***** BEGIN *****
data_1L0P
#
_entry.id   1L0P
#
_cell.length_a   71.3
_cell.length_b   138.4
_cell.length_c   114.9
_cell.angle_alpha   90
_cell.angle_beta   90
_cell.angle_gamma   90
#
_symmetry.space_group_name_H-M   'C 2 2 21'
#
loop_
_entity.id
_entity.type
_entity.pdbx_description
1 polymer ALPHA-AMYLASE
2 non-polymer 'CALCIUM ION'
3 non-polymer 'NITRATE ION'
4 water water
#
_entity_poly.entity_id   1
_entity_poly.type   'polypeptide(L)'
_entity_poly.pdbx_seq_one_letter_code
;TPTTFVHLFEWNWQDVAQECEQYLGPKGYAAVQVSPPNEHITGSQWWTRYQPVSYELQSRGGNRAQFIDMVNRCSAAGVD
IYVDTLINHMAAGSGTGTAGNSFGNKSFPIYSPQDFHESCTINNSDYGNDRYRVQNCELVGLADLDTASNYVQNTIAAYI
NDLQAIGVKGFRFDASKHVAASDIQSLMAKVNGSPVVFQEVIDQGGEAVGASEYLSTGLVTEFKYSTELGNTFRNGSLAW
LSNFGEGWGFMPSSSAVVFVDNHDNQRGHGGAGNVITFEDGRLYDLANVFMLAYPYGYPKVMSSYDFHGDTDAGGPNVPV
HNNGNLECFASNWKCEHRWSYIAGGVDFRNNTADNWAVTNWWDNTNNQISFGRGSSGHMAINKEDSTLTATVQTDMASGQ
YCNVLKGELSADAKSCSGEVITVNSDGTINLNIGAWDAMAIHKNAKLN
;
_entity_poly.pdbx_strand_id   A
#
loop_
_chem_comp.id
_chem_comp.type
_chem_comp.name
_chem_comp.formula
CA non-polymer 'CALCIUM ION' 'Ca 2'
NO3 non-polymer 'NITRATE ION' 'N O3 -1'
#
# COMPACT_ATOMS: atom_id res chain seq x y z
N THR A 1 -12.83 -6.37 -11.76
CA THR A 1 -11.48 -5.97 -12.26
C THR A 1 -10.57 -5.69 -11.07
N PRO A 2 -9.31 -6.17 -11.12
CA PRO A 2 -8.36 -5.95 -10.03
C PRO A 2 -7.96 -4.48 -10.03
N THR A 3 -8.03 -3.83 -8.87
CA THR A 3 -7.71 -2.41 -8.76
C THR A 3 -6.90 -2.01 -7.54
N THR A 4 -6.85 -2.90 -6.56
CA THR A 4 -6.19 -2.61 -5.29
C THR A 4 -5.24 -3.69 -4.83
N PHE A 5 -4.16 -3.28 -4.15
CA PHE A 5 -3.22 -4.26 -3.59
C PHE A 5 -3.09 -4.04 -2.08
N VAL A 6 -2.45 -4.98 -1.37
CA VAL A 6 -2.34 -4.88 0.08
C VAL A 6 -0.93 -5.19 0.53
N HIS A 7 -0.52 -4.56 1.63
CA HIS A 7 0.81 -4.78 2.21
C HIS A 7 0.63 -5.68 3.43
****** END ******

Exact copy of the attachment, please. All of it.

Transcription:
data_1L0P
#
_entry.id   1L0P
#
_cell.length_a   71.3
_cell.length_b   138.4
_cell.length_c   114.9
_cell.angle_alpha   90
_cell.angle_beta   90
_cell.angle_gamma   90
#
_symmetry.space_group_name_H-M   'C 2 2 21'
#
loop_
_entity.id
_entity.type
_entity.pdbx_description
1 polymer ALPHA-AMYLASE
2 non-polymer 'CALCIUM ION'
3 non-polymer 'NITRATE ION'
4 water water
#
_entity_poly.entity_id   1
_entity_poly.type   'polypeptide(L)'
_entity_poly.pdbx_seq_one_letter_code
;TPTTFVHLFEWNWQDVAQECEQYLGPKGYAAVQVSPPNEHITGSQWWTRYQPVSYELQSRGGNRAQFIDMVNRCSAAGVD
IYVDTLINHMAAGSGTGTAGNSFGNKSFPIYSPQDFHESCTINNSDYGNDRYRVQNCELVGLADLDTASNYVQNTIAAYI
NDLQAIGVKGFRFDASKHVAASDIQSLMAKVNGSPVVFQEVIDQGGEAVGASEYLSTGLVTEFKYSTELGNTFRNGSLAW
LSNFGEGWGFMPSSSAVVFVDNHDNQRGHGGAGNVITFEDGRLYDLANVFMLAYPYGYPKVMSSYDFHGDTDAGGPNVPV
HNNGNLECFASNWKCEHRWSYIAGGVDFRNNTADNWAVTNWWDNTNNQISFGRGSSGHMAINKEDSTLTATVQTDMASGQ
YCNVLKGELSADAKSCSGEVITVNSDGTINLNIGAWDAMAIHKNAKLN
;
_entity_poly.pdbx_strand_id   A
#
loop_
_chem_comp.id
_chem_comp.type
_chem_comp.name
_chem_comp.formula
CA non-polymer 'CALCIUM ION' 'Ca 2'
NO3 non-polymer 'NITRATE ION' 'N O3 -1'
#
# COMPACT_ATOMS: atom_id res chain seq x y z
N THR A 1 -12.83 -6.37 -11.76
CA THR A 1 -11.48 -5.97 -12.26
C THR A 1 -10.57 -5.69 -11.07
N PRO A 2 -9.31 -6.17 -11.12
CA PRO A 2 -8.36 -5.95 -10.03
C PRO A 2 -7.96 -4.48 -10.03
N THR A 3 -8.03 -3.83 -8.87
CA THR A 3 -7.71 -2.41 -8.76
C THR A 3 -6.90 -2.01 -7.54
N THR A 4 -6.85 -2.90 -6.56
CA THR A 4 -6.19 -2.61 -5.29
C THR A 4 -5.24 -3.69 -4.83
N PHE A 5 -4.16 -3.28 -4.15
CA PHE A 5 -3.22 -4.26 -3.59
C PHE A 5 -3.09 -4.04 -2.08
N VAL A 6 -2.45 -4.98 -1.37
CA VAL A 6 -2.34 -4.88 0.08
C VAL A 6 -0.93 -5.19 0.53
N HIS A 7 -0.52 -4.56 1.63
CA HIS A 7 0.81 -4.78 2.21
C HIS A 7 0.63 -5.68 3.43